OSWEGO, NY – Fitzhugh Park’s playground may be getting a multi-million dollar facelift.
At Monday night’s meeting of the Administrative Services Committee, Amy Birdsall, planning and zoning director, said she had received correspondence from Lisa Glidden, requesting council support for a grant submission to the NYS Office of Parks, Recreation and Historic Preservation.
The amount being applied for is the maximum amount of $500,000 the required match is $166,666 of which all will be accounted for with in-kind services and volunteer time, she said.
There will be no cash match requested of the city of Oswego.
Glidden told the committee the grant would provide funding to “reinvigorate” the playground into a modern, accessible park that will provide additional equipment designed for all ages, a renovated sports court, an outdoor classroom, landscaping and a redesigned student drop-off zone along East Bridge Street.
The deadline for the grant application is July 31.
The SUNY Research Foundation, which administers grants for the Oswego Renaissance Association, will manage the administration of the grant and will front the initial costs, as this is a reimbursement grant, she told the councilors.
About a year ago, the playground at Fitzhugh was closed, for several weeks, due to unsafe conditions.
The teachers at the school approached Glidden with a “wish list” of what they’d like to see at the park.
“It matched a lot of what I think us in the community would like to see in that park, which is – more,” she said.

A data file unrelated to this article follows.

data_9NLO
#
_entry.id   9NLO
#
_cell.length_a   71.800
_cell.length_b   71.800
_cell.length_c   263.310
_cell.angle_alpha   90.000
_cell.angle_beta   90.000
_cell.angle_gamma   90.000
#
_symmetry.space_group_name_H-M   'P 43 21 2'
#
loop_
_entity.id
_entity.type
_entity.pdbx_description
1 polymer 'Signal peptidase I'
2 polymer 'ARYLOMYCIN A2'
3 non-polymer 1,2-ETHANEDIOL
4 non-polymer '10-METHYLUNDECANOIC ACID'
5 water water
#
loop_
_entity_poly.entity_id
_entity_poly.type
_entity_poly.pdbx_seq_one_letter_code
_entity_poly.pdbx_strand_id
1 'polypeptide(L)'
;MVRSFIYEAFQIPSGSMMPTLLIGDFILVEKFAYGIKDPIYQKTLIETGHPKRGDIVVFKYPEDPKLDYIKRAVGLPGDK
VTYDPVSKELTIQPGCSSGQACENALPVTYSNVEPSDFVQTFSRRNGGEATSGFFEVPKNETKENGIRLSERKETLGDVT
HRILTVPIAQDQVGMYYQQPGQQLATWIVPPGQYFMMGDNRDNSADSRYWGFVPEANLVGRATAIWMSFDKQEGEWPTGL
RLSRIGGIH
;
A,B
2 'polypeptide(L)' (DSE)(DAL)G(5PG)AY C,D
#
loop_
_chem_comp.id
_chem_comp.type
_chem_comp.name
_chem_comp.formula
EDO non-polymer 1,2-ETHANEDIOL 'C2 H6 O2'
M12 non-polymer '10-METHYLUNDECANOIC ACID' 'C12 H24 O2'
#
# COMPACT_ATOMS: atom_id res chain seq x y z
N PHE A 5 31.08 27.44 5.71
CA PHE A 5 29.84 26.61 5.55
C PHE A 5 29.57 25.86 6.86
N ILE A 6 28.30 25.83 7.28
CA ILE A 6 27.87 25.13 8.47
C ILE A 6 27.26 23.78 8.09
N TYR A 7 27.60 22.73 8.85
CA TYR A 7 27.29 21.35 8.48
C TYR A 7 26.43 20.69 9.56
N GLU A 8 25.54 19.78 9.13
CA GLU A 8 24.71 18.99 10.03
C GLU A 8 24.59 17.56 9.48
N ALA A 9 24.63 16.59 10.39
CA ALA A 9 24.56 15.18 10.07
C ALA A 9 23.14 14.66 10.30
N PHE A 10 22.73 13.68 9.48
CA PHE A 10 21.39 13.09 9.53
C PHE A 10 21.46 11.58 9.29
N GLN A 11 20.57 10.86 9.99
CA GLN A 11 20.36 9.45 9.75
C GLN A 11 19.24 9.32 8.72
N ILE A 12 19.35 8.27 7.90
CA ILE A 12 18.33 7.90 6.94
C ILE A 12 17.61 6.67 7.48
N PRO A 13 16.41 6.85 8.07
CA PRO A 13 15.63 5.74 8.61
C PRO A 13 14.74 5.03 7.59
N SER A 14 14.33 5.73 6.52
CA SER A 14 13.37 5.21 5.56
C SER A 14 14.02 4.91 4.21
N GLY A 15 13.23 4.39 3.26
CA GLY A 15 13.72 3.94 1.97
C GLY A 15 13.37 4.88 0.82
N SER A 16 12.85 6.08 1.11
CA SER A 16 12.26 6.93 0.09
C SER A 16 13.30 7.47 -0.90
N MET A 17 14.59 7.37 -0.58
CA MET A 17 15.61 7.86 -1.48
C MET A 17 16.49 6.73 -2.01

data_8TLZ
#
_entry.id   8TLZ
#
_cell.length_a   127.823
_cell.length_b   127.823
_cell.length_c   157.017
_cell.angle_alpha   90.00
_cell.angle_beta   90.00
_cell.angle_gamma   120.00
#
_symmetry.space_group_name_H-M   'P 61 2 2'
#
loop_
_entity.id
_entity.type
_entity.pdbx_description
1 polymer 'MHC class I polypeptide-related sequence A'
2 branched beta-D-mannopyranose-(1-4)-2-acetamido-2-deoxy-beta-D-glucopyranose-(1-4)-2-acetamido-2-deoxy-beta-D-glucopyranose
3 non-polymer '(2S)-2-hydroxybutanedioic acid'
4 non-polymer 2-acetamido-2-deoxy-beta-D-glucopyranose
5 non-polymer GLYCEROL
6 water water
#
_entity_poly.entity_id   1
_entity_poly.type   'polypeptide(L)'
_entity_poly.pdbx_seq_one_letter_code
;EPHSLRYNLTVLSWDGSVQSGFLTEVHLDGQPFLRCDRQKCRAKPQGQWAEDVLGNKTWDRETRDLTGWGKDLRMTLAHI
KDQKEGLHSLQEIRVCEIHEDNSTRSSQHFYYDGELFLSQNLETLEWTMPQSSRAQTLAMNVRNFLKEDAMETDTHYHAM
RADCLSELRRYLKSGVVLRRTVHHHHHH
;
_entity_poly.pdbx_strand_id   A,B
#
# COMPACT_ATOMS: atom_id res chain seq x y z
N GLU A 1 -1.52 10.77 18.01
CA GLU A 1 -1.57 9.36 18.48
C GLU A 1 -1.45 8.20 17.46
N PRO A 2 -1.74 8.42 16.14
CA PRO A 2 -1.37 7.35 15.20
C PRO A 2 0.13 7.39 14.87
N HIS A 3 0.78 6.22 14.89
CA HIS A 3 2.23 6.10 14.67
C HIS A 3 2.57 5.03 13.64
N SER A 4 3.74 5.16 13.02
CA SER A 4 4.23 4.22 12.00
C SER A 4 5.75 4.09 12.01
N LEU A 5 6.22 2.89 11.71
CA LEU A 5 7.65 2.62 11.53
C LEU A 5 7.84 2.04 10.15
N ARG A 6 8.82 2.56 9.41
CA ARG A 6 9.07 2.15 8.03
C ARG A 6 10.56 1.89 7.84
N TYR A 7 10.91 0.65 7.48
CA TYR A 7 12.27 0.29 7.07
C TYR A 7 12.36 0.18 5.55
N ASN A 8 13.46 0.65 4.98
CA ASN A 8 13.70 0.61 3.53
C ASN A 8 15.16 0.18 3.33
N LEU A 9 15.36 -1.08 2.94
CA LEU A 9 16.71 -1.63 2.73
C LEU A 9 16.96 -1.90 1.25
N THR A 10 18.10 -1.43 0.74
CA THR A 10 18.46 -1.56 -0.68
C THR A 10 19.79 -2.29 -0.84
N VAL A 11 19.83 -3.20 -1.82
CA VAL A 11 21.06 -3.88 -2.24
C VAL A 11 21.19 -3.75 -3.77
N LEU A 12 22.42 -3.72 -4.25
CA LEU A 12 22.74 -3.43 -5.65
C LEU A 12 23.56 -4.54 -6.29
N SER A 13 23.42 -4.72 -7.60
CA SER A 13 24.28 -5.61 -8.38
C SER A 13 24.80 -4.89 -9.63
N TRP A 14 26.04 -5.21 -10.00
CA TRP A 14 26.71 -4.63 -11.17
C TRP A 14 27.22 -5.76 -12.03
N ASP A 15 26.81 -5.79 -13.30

They got together and did a redesign of the park that would benefit all ages.
There are four parts to the project, Glidden explained.
One is resurfacing the basketball courts into a multi-sports court and a defining of a field for kickball and other field games.
Second is an outdoor classroom space near the big oak treet between the basketball courts and current playground and putting in a lot of interpretation of the trees so that the space can also be used for science lessons.
The third part is the playground – park expansion. Much of the equipment can be used for physical and occupational therapy as well as playtime.
The fourth part includes the parking and drop-off space expansion along East Bridge Street.
“Part of my hours and summer salary at the college will go toward the match expense. All the DPW’s time and labor for the work would also be counted,” she said. “And, finally, volunteer time, also. Basically, it’s $27 an hour is what the state puts on volunteer work. I think we can easily do 2,000 hours (probably many more) over the course of the two years we have to complete this grant.”
Councilor Shawn Walker asked if the new park would be handicap accessible.
“Yes. Right now it meets the spirit of the ADA Law. Most of the new pieces at the new park would be handicap accessible,” Glidden said.
Also, whereas the overall plan for the park would eliminate some of the grass, the DPW would have less to maintain, she added.
They also have several fundraisers planned to help offset the city’s costs. If the funds aren’t needed, they will be put into an account the city can use in the future for park maintenance, she pointed out.
“We’re trying to make this as low stress for everyone as possible,” she said.
The committee sent the request to the full council for consideration.